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The Good, The Bad, and The Ugly of Opening a Meadery

A New Year brings New Year's Resolutions.  I'm not usually one for New Year's Resolution but I have a lot of goals and growth I want to accomplish this year.  That's sort of like New Year's Resolutions, right?

One of my goals is to have better communication on all of our Social Media platforms. I bet you didn't know that we are on Facebook (okay, you probably knew about that one), Instagram, Twitter, and we have a pretty bad ass Website (if I do say so myself).   I don't blame anyone but myself for you not knowing.  I am terrible about regular posting.  I WILL be better this year.   This post will, hopefully, be the first of many weekly posts about what is going on in the world of Odd Elixir MeadWorks!  And if you don't hear from us often enough, please feel free to call me out on it!

We celebrated our Grand Opening 5 months ago today.  In that time we have done things wrong, we have done things right, and we have just managed to do things (sleep not being one of them).  So as not to end on a negative note, I am going to work my way backwards through The Good, The Bad, and The Ugly.

The Ugly

Anyone that tells you brewing is glamorous probably has some swamp land or a bridge they are also trying to sell you.  A friend of mine that is opening a brewery jokes that she is leaving her steady job to become an underpaid janitor.  She's not all that wrong.  There are a lot of things to clean, and then clean, and then clean again. I'm not new to brewing.  I've been a homebrewer for years.  But the first time you have to crawl into a fermentor to clean some crevice you just can't reach you realise that joke about brewing being 90% cleaning and 10% brewing isn't, in fact, a joke.  In the last 5 months I have been made acutely aware just how inflexible I am. 

Honey is heavy!  It states clearly on the 5 gallon bucket of honey that is weighs 60lbs. For some reason that doesn't sink in until you have to unload and carry a dozen of said buckets in by hand because your meadery doesn't have a loading dock or a dollie ramp.  Then you are reminded again just how heavy 60lbs is when you have to lift that bucket up over your head to put in into a fermentor. If it wasn't for Blair doing the bulk of the heavy lifting there would be a lot more cleaning and a lot less mead!  In addition to being inflexible, I am also reminded that I am terribly out of shape.

Last on The Ugly list is paperwork.  My word there is a lot of paperwork!  I expected paperwork, and a lot of it but I was not prepared for the sheer volume of reports and approval requests and forms I would have to fill out. Monthly Operational Reports to the Federal and State Government, Quarterly Excise Tax Returns, Quarterly Sales Tax, Federal Formula Approval, Federal Label Approval, State Brand Registration, Inventory Audit, etc...And that's just the government side of it.  The distributor has their paperwork that has to be filed for each brand, chain stores like Total Wine and ABC have their paperwork that has to be filed, invoices have to be created.  It never seems to end!  So when you see me sitting at the corner of the bar, in front of my computer, eyes glazed over, with a cold cup of coffee sitting in front of me, there is a good chance you caught me on paperwork day!  Five months in, I feel like I am finally getting the hang of it.  Hopefully in another 5 months it will be second nature.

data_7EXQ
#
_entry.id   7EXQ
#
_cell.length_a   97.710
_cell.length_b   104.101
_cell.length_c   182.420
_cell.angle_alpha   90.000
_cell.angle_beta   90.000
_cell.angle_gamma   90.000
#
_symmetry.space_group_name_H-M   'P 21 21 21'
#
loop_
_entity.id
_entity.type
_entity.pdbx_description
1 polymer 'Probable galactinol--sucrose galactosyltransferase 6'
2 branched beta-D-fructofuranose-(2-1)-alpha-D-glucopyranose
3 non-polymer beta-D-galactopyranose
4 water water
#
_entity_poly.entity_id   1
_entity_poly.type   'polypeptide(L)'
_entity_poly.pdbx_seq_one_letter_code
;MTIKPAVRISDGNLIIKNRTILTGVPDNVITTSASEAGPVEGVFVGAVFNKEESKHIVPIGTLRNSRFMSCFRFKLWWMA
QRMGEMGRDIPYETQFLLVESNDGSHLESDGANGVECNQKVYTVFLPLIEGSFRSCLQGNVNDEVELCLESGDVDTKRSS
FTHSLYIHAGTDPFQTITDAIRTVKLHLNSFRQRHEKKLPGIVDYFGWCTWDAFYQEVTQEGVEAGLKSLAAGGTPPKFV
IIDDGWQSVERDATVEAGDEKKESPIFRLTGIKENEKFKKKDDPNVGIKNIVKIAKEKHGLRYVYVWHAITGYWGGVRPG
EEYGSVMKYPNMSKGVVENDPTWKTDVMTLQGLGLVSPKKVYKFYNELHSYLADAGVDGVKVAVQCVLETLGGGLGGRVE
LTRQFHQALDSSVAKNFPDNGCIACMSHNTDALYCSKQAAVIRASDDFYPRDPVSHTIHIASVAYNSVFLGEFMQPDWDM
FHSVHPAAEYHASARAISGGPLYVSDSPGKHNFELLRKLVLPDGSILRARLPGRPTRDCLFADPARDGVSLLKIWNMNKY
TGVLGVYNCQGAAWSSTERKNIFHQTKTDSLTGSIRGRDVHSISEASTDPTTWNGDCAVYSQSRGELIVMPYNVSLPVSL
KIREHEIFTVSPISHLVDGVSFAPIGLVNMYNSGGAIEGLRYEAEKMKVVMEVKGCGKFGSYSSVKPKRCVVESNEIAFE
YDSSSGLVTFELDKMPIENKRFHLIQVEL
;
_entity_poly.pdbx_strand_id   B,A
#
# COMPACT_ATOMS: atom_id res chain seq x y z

The Bad

TIME!  We need more of it!  The meadery is just getting off the ground so Blair and I are still running our other company and Blair bartends a couple nights a week.  So our calendars sometimes look like a dreadful paint-by-numbers accident (thank the universe for color coded calendars or I would never know who was supposed to be doing what).  One of my goals this year is to get the meadery to a stable position so I can hire someone full time to run all the promos for our other company.  Until then it is all up to us to make it work.  We are slowly working out a system that has me handling the administrative side of things (because anyone that knows Blair, knows he SUCKS at paperwork), Blair handling the Public Relations/Sales side of things, and us meeting in the middle to actually make mead!

The things I want for the new year are to be able to devote more time to our distributor, more time to our customers, and more time to advancing my knowledge so I can produce better and more consistent product.  We are getting there slowly but surely and hopefully everyone understands when I am not able to make it to their event.  Unfortunately, until they perfect cloning, I can only be in one place at a time. (Someone should tell that to my calendar.)

The Good

If I just left you with the two parts above you would think we had a terrible life.  In reality, we are doing what we love, creating a product that we are passionate about, and building our dream one empty (and significantly lighter) 5 gallon bucket at a time.

We work in an amazing industry that is in its infancy but growing at an astonishing rate.  We have amazing and talented friends that are gracious enough to share those talents with us (have you seen our killer artwork!). We have a distributor that embraces the craft movement and took a chance on a tiny start up making a product most people in this area have never heard of. and we have great customers that encouraged us to go from homebrewers to professional and are still supporting us today.

Every business has its "Bad" and "Ugly" but in the end it's the "Good" that counts.  And as long as the "Good" outweighs the rest I think we must be doing something right! 

Cheers and #bringonthemead